Is there a document to help me plan my sessions? YES! At US Youth Soccer’s website, coaches should subscribe to Coaches Connection. Once a member, you will have access to written lesson plans for all ages and all areas of practice. Here is a link to a great document teaching you how to plan a session, considering size, age, ability, fields, etc., that is wonderful along with a downloadable template for use in planning your session. PLEASE CHECK OUT THAT LINK. The presentation from USYS about how to plan a session (in writing) is fantastic.
How should I organize my activities? Lesson plans also help you build on a theme for the practice. Rather than just doing your favorite games over and over again, you can modify them to represent certain aspects of the game, be they passing, dribbling, shooting, etc. US Youth Soccer recommends building a session based on a topic that is reinforced throughout the session. For example, consider warming up with a game that utilizes skill and agility similar to dribbling. Then add the technical component (what can you teach the players about dribbling today?.) Reinforce your teaching point with a game, leading to a small-sided game, leading, ultimately, to a scrimmage. As an added bonus (and a topic for another day), can you think of a Law of the Game you can include in the session? Most important, teach the game. As Brendan Rodgers says, “It’s not about training players, it’s about educating. You train dogs, not footballers.” We need to be teaching the game.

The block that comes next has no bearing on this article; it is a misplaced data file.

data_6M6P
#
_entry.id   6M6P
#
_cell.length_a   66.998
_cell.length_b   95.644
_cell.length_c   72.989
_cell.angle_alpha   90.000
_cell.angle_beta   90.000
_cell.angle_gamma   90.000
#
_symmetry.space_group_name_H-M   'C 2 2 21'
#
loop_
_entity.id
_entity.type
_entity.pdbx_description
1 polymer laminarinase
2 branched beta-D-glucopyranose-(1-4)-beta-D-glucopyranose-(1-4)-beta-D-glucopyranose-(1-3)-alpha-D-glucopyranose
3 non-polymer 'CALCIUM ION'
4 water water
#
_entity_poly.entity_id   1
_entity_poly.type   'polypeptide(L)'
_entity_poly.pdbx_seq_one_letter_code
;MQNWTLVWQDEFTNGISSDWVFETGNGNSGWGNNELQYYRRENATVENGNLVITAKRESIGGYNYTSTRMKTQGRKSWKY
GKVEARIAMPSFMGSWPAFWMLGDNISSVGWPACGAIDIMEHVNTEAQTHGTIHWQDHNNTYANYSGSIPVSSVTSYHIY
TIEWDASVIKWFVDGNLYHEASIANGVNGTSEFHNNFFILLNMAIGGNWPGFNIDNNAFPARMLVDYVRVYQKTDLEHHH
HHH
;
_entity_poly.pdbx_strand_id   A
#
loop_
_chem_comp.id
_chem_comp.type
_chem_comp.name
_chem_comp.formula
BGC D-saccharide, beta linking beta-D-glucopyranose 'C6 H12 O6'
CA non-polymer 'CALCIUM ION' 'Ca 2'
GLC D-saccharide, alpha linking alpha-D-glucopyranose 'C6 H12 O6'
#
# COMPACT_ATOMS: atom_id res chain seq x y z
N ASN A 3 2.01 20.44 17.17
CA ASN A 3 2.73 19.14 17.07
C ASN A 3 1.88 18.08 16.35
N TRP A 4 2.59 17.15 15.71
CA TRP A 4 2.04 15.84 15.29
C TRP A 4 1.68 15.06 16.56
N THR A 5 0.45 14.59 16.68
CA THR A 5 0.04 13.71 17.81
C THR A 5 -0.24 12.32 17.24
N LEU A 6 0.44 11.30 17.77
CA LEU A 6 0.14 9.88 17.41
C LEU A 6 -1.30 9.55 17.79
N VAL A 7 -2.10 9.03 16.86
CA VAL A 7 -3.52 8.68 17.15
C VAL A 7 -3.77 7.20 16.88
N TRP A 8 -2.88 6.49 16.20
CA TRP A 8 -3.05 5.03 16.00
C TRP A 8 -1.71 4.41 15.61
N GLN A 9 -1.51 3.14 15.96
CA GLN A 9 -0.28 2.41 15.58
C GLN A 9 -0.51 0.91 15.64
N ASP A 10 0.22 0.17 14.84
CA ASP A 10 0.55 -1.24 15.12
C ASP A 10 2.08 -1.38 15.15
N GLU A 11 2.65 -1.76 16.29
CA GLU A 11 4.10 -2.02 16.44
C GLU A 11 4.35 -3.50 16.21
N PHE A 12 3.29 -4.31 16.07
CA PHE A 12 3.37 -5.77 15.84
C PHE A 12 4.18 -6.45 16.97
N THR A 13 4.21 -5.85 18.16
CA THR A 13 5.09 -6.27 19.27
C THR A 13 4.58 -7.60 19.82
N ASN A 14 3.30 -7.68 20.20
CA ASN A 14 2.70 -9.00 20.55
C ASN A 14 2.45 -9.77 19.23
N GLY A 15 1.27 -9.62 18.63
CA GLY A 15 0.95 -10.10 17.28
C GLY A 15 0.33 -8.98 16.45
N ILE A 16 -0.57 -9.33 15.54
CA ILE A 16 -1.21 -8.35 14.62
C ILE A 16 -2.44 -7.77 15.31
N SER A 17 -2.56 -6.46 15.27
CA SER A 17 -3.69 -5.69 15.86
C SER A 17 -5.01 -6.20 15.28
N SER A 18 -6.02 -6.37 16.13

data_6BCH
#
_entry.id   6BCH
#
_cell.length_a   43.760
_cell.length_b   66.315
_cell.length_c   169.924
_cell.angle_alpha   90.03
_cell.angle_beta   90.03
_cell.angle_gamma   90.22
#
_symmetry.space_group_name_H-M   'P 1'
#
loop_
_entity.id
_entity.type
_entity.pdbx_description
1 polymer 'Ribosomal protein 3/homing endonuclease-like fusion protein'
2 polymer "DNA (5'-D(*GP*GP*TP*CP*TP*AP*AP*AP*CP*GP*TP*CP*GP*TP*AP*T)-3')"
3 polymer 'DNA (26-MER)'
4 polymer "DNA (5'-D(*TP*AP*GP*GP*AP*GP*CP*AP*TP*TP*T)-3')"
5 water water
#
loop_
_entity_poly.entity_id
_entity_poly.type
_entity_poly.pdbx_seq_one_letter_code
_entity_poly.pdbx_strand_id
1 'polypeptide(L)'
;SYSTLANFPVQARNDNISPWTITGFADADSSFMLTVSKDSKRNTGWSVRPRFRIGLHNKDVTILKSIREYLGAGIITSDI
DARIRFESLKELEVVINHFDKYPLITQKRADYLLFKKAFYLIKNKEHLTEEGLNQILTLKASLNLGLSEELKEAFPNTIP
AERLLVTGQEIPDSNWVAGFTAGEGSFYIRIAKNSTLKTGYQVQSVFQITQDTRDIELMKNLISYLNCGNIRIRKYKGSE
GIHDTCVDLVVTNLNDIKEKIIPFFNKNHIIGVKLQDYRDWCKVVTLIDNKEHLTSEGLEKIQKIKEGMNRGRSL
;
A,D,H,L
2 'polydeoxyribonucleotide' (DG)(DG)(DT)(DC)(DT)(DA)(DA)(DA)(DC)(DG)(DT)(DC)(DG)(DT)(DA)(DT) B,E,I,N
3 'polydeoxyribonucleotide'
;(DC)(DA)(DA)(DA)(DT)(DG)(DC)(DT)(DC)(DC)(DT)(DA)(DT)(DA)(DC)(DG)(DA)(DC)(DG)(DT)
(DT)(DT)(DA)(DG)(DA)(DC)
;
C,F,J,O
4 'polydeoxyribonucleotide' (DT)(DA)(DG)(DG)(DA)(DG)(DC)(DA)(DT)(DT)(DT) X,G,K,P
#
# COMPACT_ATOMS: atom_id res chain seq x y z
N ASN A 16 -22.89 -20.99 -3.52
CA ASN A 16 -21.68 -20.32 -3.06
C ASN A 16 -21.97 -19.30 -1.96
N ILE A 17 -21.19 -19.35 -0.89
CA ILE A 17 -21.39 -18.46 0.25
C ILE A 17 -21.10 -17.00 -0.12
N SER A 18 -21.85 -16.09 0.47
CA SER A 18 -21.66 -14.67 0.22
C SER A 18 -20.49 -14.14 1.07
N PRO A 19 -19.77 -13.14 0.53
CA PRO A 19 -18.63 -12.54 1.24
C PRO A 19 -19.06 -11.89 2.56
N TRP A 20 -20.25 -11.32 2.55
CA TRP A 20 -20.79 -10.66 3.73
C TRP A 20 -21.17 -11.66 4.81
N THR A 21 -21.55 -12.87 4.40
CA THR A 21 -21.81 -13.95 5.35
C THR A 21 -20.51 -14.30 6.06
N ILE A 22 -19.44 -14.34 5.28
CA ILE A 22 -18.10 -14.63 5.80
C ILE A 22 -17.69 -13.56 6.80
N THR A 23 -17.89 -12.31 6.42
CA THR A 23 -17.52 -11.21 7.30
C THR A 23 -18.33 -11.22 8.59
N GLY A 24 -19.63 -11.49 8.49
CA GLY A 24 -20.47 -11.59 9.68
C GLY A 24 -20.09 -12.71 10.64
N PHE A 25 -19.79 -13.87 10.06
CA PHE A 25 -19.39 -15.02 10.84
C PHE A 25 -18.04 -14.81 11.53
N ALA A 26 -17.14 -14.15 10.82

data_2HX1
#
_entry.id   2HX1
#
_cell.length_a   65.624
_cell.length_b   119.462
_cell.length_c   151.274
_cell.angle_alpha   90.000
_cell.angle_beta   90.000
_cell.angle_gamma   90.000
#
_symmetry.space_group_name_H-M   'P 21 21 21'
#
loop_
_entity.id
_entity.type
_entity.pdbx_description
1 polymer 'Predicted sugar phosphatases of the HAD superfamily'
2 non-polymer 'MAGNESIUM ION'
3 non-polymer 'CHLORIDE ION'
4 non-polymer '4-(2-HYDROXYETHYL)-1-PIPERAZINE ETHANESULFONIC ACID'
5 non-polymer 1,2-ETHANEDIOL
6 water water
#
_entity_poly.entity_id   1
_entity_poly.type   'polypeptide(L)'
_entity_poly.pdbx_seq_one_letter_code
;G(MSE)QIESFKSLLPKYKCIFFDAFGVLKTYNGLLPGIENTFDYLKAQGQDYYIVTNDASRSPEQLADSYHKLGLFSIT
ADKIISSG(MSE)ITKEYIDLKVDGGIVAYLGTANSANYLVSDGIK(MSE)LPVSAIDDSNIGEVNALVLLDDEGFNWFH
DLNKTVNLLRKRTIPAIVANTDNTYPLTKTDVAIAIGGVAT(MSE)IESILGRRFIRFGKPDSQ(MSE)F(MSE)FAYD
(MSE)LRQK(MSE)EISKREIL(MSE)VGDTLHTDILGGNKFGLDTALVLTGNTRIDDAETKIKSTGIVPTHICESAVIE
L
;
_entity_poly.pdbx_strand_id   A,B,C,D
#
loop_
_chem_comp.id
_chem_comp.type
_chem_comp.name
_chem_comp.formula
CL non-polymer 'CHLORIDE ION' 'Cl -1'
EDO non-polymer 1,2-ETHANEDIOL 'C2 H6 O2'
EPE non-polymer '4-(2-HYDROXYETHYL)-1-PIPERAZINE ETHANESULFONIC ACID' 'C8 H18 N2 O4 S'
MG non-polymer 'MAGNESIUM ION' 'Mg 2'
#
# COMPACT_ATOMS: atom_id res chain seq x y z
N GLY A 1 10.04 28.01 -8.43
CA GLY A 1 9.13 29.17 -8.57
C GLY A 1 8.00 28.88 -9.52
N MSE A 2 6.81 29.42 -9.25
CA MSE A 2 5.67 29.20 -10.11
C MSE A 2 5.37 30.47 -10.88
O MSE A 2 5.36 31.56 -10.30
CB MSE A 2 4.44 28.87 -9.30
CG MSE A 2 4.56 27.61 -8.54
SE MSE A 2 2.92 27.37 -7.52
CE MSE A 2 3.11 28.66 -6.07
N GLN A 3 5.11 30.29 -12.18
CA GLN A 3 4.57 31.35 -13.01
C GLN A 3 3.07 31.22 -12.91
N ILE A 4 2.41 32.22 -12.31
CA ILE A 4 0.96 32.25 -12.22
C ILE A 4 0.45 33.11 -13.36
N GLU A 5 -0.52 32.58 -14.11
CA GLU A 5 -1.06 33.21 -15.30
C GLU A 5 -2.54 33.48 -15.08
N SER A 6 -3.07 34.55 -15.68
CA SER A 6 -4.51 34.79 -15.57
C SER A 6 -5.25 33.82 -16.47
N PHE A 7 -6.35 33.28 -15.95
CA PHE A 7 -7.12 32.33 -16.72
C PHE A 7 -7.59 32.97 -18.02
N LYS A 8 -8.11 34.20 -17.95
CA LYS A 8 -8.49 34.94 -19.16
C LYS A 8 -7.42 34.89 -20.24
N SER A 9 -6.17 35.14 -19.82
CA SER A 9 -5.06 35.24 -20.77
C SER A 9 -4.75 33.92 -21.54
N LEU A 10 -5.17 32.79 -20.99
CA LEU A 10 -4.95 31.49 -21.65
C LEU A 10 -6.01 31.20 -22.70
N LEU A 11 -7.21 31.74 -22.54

Should I have a plan for a Day? Week? Season? Year? Yes. How should your sessions build from one week to another? One season to the next? Having a curriculum with a plan for a season, the next season, etc., that is communicated to your players and their families will build confidence in you as a trainer, as a club, and help parents understand what the big picture is. Sometimes our fans, teams, coaches, even trainers, can lose focus. The big picture may, for some, be the game this week. But that is not the message we should send our players, their parents, nor are they expectations we should place on our trainers.
Last Saturday, our boys’ team suffered a tough loss. In years passed, I may have expressed some of my frustration against the boys. I think it was because the game was more about me than it was about them. At the end, I told the boys to keep their spirits up – that this is a long journey and, while we strive to win (soccer is a competitive sport), it is not the main agenda right now. (This team is a U11 qualifying team for division 1). We are working on a picture that is years away – what are we doing today to paint that picture? I can tell you, three years from now, I doubt anyone will attach any importance to one or two or three games (or more) when they were 10 and 11.
As clubs, we need to communicate these ideas to our parents. Giving families written copies of the curriculum is a step in the right direction (we can address that topic later). Planning your session, in writing, is another way to communicate to our players, their parents, our trainers and other volunteers that we are interested in the “big picture.” At Gusher United, Head Technical Director Thomas Shenton recommends giving your written plan to the team manager each session. In any field of work, it is never a bad idea to be (and appear to be!) prepared.